Road Bike, Cycling Forums banner
1 - 20 of 25 Posts

· Registered
Joined
·
197 Posts
Discussion Starter · #1 ·
What's the best weight motor oil for a chain? Thin oil like Marvel Mystery oil or sewing machine oil, medium like a car motor oil, or thick like a car read end oil? I don't wan't to buy special bike oil for my chain and pay 80x the normal price for specially packaged oil thats the same as a common similar weight oil except for the "special label." I don't pay for water either because it comes for free from taps.
 

· RoadBikeRider
Joined
·
1,053 Posts
In my opinion you need something equivalent to about a 30 wt motor oil. The problem with using plain old oil (or oil and water) is that it is difficult to get it into the inside of the chain where it is needed. Many people will thin it with mineral sprits to get good flow into the chain and when the mineral spirits evaporates you should have a well lubed chain. I still buy bicycle chain specific lube on sale in the 3 pack. Lasts a long time when used as directed.
 

· Registered
Joined
·
296 Posts
In case anyone thought I was serious, I'm pretty sure you can't mix oil and water, so to speak.

BTW, I would think 30 weight oil would be way, way too thick--doesn't penetrate and is a sticky mess. That's why homebrew is usually 3-4/1 mineral spirits to oil.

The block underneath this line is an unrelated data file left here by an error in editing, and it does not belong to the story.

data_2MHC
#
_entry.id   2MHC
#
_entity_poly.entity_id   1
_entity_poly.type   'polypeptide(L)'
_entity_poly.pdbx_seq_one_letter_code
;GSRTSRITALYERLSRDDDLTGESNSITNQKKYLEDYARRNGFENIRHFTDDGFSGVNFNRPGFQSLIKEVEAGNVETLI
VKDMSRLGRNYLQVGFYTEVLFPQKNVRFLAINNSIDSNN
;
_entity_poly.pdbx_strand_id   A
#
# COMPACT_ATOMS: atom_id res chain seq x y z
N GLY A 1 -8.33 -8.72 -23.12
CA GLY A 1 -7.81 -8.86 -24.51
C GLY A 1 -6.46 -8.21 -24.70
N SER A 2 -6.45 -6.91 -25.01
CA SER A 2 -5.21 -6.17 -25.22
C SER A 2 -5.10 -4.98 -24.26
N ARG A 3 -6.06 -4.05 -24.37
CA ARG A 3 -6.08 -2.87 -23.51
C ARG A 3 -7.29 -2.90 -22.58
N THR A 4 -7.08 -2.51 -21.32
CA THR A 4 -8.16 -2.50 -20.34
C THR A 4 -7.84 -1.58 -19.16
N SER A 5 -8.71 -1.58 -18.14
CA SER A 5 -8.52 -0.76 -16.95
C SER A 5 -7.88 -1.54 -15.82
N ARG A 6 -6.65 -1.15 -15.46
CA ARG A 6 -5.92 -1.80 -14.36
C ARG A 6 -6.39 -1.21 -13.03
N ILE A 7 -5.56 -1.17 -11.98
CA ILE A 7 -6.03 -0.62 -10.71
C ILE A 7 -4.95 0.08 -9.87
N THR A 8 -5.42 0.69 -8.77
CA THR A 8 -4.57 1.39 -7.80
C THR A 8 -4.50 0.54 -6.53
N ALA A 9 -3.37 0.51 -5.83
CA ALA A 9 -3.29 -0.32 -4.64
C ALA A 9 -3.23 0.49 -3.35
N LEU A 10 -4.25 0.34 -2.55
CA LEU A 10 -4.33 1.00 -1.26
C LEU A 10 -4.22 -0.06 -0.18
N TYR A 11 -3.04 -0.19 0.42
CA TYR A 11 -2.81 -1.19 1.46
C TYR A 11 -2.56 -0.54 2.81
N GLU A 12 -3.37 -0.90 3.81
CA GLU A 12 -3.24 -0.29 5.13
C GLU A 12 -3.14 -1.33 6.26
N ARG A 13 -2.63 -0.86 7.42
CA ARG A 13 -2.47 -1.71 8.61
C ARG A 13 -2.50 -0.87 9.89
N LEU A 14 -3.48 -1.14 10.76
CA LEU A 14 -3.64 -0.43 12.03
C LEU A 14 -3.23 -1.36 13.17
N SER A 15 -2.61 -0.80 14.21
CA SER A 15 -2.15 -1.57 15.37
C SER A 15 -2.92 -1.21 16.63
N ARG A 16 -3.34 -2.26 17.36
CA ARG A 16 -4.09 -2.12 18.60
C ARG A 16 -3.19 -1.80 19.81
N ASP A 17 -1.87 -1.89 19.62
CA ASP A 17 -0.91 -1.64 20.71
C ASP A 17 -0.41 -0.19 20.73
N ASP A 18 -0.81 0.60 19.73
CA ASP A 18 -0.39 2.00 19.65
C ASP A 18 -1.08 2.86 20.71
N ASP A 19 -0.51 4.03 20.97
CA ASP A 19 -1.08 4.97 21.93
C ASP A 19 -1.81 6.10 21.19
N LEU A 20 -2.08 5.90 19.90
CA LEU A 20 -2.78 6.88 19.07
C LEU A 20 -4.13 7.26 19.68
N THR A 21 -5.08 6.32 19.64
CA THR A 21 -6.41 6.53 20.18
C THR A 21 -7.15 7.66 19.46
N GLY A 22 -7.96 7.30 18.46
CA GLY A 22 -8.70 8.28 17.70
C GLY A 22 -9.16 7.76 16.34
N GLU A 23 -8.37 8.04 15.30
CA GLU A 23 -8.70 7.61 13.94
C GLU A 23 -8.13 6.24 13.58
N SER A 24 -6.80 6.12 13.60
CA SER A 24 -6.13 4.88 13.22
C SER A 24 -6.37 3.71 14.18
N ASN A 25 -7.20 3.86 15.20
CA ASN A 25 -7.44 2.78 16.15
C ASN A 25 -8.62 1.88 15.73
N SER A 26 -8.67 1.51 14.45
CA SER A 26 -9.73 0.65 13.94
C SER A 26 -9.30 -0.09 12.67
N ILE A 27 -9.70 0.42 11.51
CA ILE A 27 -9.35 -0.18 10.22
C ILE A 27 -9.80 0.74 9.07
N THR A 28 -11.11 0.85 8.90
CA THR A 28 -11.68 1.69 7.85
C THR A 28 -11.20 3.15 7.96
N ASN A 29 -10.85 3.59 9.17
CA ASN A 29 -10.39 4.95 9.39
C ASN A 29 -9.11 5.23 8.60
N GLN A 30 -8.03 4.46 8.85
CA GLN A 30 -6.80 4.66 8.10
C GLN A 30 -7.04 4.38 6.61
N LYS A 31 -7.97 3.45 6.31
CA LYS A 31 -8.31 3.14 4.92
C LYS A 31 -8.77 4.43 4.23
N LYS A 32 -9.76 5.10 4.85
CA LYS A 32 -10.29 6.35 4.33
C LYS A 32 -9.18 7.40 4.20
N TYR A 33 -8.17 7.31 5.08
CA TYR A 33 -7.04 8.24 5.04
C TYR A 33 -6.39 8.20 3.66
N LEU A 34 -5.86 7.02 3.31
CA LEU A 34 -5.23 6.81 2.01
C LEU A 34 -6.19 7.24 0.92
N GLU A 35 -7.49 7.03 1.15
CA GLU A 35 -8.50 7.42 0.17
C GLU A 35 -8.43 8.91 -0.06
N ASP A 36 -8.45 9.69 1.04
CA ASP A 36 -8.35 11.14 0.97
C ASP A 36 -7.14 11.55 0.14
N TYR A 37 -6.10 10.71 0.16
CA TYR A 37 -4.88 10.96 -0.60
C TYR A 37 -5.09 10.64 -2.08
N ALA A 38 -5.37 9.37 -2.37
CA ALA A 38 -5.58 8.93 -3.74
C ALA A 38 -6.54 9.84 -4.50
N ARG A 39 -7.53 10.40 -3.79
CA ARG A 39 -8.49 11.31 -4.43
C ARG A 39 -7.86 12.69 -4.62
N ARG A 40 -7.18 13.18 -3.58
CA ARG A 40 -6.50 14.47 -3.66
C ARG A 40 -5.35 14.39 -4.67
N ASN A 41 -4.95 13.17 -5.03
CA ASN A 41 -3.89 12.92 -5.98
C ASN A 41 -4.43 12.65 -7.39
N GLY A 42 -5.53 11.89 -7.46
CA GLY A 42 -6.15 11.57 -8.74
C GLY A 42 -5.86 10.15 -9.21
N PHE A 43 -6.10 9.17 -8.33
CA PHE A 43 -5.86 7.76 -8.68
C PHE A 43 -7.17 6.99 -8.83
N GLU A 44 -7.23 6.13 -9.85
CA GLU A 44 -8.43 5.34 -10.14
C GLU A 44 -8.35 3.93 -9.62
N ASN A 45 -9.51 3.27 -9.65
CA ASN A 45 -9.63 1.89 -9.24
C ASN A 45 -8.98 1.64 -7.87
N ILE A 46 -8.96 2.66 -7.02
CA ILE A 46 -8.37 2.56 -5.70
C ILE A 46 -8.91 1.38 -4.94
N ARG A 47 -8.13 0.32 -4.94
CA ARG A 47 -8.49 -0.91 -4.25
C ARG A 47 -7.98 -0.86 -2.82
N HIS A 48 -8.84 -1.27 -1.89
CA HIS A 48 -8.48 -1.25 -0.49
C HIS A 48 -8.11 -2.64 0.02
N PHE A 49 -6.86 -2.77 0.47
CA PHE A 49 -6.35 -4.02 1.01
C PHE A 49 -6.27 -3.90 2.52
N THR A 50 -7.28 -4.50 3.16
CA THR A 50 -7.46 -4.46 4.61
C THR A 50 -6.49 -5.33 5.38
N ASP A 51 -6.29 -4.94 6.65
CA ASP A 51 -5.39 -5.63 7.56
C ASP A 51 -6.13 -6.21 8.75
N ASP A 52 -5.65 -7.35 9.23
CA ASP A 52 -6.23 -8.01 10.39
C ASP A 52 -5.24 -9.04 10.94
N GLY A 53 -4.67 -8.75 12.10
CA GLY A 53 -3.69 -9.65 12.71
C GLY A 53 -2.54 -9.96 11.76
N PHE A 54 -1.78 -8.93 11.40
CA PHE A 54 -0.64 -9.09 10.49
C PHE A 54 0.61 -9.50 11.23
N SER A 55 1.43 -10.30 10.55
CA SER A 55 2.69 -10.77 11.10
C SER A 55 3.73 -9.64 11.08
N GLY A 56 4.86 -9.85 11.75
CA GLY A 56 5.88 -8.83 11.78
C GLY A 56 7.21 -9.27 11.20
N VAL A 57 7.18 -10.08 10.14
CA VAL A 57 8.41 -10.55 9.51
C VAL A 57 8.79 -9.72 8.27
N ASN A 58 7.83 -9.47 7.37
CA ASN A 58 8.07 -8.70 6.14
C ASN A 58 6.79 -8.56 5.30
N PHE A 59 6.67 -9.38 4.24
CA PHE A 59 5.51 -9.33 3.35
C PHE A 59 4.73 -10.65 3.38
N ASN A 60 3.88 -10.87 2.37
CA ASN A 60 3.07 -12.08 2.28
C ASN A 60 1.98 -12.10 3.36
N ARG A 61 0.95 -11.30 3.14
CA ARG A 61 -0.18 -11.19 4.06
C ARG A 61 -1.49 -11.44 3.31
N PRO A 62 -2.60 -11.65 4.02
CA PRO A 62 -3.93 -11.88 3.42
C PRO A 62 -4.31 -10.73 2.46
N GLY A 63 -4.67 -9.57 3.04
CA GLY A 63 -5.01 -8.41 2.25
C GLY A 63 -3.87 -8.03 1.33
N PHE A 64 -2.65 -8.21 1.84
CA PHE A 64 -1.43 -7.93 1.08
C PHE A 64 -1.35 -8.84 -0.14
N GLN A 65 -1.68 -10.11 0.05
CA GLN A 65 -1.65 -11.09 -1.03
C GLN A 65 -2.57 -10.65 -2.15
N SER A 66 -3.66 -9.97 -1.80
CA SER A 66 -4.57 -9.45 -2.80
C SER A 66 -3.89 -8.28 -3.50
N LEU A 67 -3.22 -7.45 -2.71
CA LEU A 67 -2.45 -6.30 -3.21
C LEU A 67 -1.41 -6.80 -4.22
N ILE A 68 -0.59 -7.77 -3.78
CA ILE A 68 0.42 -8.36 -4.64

Personally, I happily pay for Prolink Gold. Keeps chain clean and lubed.
 

· Resident Curmudgeon
Joined
·
13,390 Posts
I always use homebrew. I change the oil in my car myself and whatever oil I happen to have lying around goes into the "brew."
 

· Registered
Joined
·
10,161 Posts
info...

There is no right or wrong when it comes to the oil weight. I normally use 5W30 synthetic, which is 5 weight at room temperature and thin it 4/1 with mineral spirits or naptha, which evaporates faster.

I've also used oil as heavy as 80/90 weight gear lube, and chain saw bar oil, which seemed to be the dirtiest oil I ever tried. Both were thinned with 4 part mineral spirits or naptha.

If you want a lube that lasts longer, the heavier weights would probably be wise. I tend to lube after every ride and every other ride, so longevity is not something I'm after. My belief is that even if the oil may remains on the chain after a couples of rides, it will have enough dirt mixed with it that it needs to be replaced or at least diluted with new lube. I apply my lube heavily, not just a drop on each roller and pin.
 

· Registered
Joined
·
2,274 Posts
Hi,
I didn't go read the referenced archives, but what I use is an air tool oil. For nailguns, drills, like that. Right now, I have a bottle for Senco tools, bought at the lumber yard or your hardware store or even Home Despot. It's relativly cheap, compared to bicycle-specific oil. It comes in various sizes and in squeeze bottles with a drip tip, like sunscreen or Tri-flow. I use the pint size one in my shop and re-fill a smaller Tri-flow bottle to carry along in my gearbag. The air tool oil is said to have an "anti-gumming" additive to prevent it picking up grit and dirt. Seems to work really well for me.